To enhance your viewing pleasure
“Lost in Translation”
This is one of the best, most captivating movies that has come out in recent memory. And who would think it would be about a 50-something washed-up actor and a fresh, young Yale graduate?
The story goes something like this: Two Americans, Bob (Bill Murray) and Charlotte (Scarlett Johansson), meet in a hotel bar in Tokyo during difficult times in their lives. Both are in unfulfilling marriages, and both need a little fun. As they explore the surreal metropolitan landscape together, they begin to feel what it’s like to live again.
I know, I know. This makes the film sound cheesy, like any other stupid love story. But it’s not, because the love that develops between them isn’t romantic. It’s something deeper. Like a father-daughter relationship gone slightly awry.
But beyond all of this, and more importantly, the movie is funny. Murray is a comedic god – anyone who’s a fan of “Caddyshack” or “Scrooged” knows this. But he has mellowed with age in “Lost.” His delivery is less spastic, subtler, yet it still produces laugh-out-loud, blow-Sprite-out-your-nose responses.
And though Johansson glows – literally – and has an amazing rapport with Murray, in the end, the city of Tokyo is the true star. Director Sophia Coppola shows its many moods, from the somber temples to the suffocating urban sprawl to the spastic, neon-lit nightlife. It mesmerizes you with its alien beauty, and you leave the theater wanting to take the next flight out.
“School of Rock”
First things first: If you are not a Jack Black fan, you will probably not like this movie. It has Black’s own special brand of humor smeared all over it. That said, “School of Rock” is surprisingly good. It combines Black’s fortes – spazzing out and rocking out – with a classroom full of super-brainy kids.
Black plays Dewey Finn, an out-of-work rock-n-roller who dreams of nothing more than winning the Battle of the Bands. But when his band dumps him and his roommate needs rent money, Finn bluffs his way into a substitute-teaching position at a prestigious prep school. After seeing the musical talents of his newfound fifth-graders, he devotes all class time to the formation of his new band. This is where the hilarity ensues. There’s nothing funnier than seeing 10-year-olds posture like rock stars.
Sure, this movie is unrealistic. And sure, it drags on a little in the middle. But Black keeps it moving. You can’t help but love this crazy, schlumpy loser. You want him to corrupt small children with rock music, and you want him to win the Battle of the Bands. Then you want to go home and listen to some Led Zeppelin.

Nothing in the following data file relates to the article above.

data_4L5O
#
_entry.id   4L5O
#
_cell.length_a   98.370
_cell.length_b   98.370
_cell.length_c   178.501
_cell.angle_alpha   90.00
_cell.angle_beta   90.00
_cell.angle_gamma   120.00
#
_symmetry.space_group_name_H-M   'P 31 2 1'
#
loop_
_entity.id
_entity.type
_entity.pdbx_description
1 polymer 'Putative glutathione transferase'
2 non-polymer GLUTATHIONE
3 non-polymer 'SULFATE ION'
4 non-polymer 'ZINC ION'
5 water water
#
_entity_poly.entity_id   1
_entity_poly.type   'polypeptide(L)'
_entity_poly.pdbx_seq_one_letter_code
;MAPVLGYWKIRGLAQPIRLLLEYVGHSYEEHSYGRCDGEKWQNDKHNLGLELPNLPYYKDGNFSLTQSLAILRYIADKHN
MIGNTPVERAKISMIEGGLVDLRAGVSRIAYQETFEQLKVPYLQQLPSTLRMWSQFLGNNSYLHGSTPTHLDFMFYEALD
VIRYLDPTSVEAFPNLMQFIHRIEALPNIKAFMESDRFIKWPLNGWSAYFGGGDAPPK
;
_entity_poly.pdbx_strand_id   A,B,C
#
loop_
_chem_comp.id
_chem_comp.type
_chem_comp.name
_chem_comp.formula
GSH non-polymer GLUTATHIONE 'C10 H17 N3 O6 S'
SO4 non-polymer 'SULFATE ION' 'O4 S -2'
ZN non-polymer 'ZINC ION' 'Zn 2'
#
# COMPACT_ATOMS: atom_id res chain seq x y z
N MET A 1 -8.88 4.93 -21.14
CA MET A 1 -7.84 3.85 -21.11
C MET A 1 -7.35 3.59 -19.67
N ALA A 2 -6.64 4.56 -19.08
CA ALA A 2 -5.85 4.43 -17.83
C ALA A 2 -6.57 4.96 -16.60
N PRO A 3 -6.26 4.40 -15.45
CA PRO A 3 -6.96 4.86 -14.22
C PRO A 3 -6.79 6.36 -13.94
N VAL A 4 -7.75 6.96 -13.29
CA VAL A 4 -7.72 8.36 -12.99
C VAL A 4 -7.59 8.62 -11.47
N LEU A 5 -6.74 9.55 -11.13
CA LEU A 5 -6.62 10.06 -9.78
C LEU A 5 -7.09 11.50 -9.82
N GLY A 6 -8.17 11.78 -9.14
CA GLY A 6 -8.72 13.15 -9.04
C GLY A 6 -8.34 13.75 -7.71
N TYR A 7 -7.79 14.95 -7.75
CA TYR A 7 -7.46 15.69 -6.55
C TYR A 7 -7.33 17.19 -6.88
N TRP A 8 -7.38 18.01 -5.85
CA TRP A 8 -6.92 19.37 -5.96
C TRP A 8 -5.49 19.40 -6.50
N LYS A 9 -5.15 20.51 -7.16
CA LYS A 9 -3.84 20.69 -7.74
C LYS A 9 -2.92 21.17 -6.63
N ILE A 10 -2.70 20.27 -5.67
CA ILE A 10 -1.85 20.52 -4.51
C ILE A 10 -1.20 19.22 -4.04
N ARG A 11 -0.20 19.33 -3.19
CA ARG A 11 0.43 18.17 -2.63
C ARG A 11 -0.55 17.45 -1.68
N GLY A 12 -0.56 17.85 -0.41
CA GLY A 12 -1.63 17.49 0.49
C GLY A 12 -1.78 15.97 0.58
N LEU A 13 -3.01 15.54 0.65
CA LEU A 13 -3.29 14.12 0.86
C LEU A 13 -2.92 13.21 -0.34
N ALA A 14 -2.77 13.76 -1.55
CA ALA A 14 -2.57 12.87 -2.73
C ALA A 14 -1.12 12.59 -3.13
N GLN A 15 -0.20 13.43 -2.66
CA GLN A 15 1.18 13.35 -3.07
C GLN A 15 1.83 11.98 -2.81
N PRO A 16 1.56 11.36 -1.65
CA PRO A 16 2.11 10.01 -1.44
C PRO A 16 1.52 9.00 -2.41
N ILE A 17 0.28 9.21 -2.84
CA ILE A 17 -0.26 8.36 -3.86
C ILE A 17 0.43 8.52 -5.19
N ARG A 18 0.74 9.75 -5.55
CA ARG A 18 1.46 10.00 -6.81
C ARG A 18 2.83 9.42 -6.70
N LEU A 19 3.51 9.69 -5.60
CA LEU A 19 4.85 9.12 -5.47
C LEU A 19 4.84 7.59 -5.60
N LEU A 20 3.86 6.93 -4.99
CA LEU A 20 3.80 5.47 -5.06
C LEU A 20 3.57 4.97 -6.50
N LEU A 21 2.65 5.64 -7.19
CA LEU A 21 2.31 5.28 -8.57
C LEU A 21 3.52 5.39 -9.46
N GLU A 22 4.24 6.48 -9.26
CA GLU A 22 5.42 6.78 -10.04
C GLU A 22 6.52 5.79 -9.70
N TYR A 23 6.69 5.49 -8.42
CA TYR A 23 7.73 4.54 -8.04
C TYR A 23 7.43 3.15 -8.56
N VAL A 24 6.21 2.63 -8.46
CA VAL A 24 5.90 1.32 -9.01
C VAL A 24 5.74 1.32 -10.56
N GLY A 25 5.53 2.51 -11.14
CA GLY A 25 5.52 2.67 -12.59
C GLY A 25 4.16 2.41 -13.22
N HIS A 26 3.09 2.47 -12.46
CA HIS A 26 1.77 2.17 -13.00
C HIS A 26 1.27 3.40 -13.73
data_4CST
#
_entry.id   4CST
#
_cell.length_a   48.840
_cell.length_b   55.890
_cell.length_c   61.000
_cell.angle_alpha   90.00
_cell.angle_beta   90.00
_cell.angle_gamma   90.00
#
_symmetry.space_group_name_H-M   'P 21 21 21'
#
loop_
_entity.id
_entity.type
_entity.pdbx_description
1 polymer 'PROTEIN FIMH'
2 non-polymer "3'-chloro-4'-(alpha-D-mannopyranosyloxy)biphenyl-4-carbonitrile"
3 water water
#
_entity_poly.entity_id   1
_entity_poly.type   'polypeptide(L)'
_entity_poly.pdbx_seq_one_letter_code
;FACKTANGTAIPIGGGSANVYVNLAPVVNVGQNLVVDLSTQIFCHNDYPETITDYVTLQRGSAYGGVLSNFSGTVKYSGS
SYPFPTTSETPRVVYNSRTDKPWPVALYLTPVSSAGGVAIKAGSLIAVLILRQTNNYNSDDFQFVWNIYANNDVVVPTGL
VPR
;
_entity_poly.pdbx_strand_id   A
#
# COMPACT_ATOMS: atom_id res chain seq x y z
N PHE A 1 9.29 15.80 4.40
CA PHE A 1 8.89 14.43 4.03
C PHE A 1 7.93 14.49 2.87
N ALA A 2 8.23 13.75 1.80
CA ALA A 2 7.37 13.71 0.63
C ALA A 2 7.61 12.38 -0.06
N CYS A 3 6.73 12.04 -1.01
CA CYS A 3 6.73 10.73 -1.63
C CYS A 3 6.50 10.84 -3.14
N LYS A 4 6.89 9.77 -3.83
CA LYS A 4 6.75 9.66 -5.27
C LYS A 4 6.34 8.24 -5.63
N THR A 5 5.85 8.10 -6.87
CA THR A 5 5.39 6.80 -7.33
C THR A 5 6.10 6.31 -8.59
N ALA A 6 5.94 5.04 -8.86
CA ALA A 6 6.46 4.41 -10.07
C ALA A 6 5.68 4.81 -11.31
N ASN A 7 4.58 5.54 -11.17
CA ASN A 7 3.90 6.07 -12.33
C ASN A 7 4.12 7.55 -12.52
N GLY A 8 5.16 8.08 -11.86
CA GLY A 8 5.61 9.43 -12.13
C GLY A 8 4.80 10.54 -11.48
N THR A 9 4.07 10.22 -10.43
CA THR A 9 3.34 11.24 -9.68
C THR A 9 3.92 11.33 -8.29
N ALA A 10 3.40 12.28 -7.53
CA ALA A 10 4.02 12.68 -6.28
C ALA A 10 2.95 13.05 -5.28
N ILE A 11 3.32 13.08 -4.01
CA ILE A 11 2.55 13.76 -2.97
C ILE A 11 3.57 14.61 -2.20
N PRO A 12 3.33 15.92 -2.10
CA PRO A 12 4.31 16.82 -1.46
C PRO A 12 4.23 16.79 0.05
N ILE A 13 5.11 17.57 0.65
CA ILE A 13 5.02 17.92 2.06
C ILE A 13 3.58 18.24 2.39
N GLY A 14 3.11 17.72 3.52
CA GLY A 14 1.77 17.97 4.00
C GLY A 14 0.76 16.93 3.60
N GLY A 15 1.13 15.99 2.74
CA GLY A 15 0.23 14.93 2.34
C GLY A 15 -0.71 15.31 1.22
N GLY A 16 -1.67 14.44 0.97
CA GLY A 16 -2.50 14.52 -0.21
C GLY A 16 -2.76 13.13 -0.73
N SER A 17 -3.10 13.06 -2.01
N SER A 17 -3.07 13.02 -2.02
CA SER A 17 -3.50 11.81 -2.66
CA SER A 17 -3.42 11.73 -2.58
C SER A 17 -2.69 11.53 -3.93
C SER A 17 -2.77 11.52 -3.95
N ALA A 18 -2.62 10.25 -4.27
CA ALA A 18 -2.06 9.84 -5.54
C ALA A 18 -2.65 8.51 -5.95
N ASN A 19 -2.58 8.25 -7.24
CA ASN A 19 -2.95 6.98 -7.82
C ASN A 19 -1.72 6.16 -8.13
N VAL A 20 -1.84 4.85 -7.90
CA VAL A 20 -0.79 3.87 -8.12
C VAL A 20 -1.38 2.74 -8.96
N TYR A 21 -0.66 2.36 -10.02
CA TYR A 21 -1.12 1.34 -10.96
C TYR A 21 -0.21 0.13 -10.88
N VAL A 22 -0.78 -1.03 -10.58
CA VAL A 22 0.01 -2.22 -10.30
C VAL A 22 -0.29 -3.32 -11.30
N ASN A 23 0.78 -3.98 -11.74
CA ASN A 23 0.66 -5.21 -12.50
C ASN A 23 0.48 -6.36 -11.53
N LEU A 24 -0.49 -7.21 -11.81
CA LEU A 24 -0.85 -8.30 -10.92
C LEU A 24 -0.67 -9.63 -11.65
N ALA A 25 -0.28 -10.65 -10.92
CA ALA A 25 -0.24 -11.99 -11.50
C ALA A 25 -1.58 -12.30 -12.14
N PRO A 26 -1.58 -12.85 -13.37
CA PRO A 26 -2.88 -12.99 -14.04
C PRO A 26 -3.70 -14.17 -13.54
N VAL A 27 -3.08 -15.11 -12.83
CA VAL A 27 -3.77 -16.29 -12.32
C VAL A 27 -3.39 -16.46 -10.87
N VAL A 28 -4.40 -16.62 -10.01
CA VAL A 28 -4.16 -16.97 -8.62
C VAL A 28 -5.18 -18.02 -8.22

There have been a lot of movies based on comic books coming out lately – “Daredevil,” “The Hulk” and “Spiderman,” just to name a few. “American Splendor” is also based on a comic. Its creator, Harvey Pekar, details the mundane events of his life on its pages. He’s no superhero, but his life is more interesting than those three movies combined.
The movie follows Harvey (played by the amazing Paul Giamatti) through his humdrum existence – from his dead-end file-clerk job to his unconventional marriage to his bout with cancer. Through it all, he is a depressed, crusty loser that’s hard not to love.
Hope Davis is amazing as Pekar’s hypochondriacal, socially inept wife Joyce. You come to both hate her for her nitpicky ways and love her for her strength. Also great is Judah Friedlander, who plays Pekar’s uber-nerdy co-worker Toby. He captures the real-life Toby’s cadence and body language perfectly.
What’s most interesting about this film is that it’s a creative mix of theatrics, real life and animation. It’s like a movie collage. The real-life Pekar narrates, and here and there, vignettes with him, his wife and his oddball friends pop up. One of the funniest parts of the movie is when Giamatti and Friedlander observe their real-life counterparts on a sound stage. The actors’ reactions to the eavesdropped conversation are priceless.
“American Splendor,” in a nutshell, is a movie for fans of real life. And who isn’t? It makes you realize that everyone has a funny, touching story to tell – even a crusty file clerk.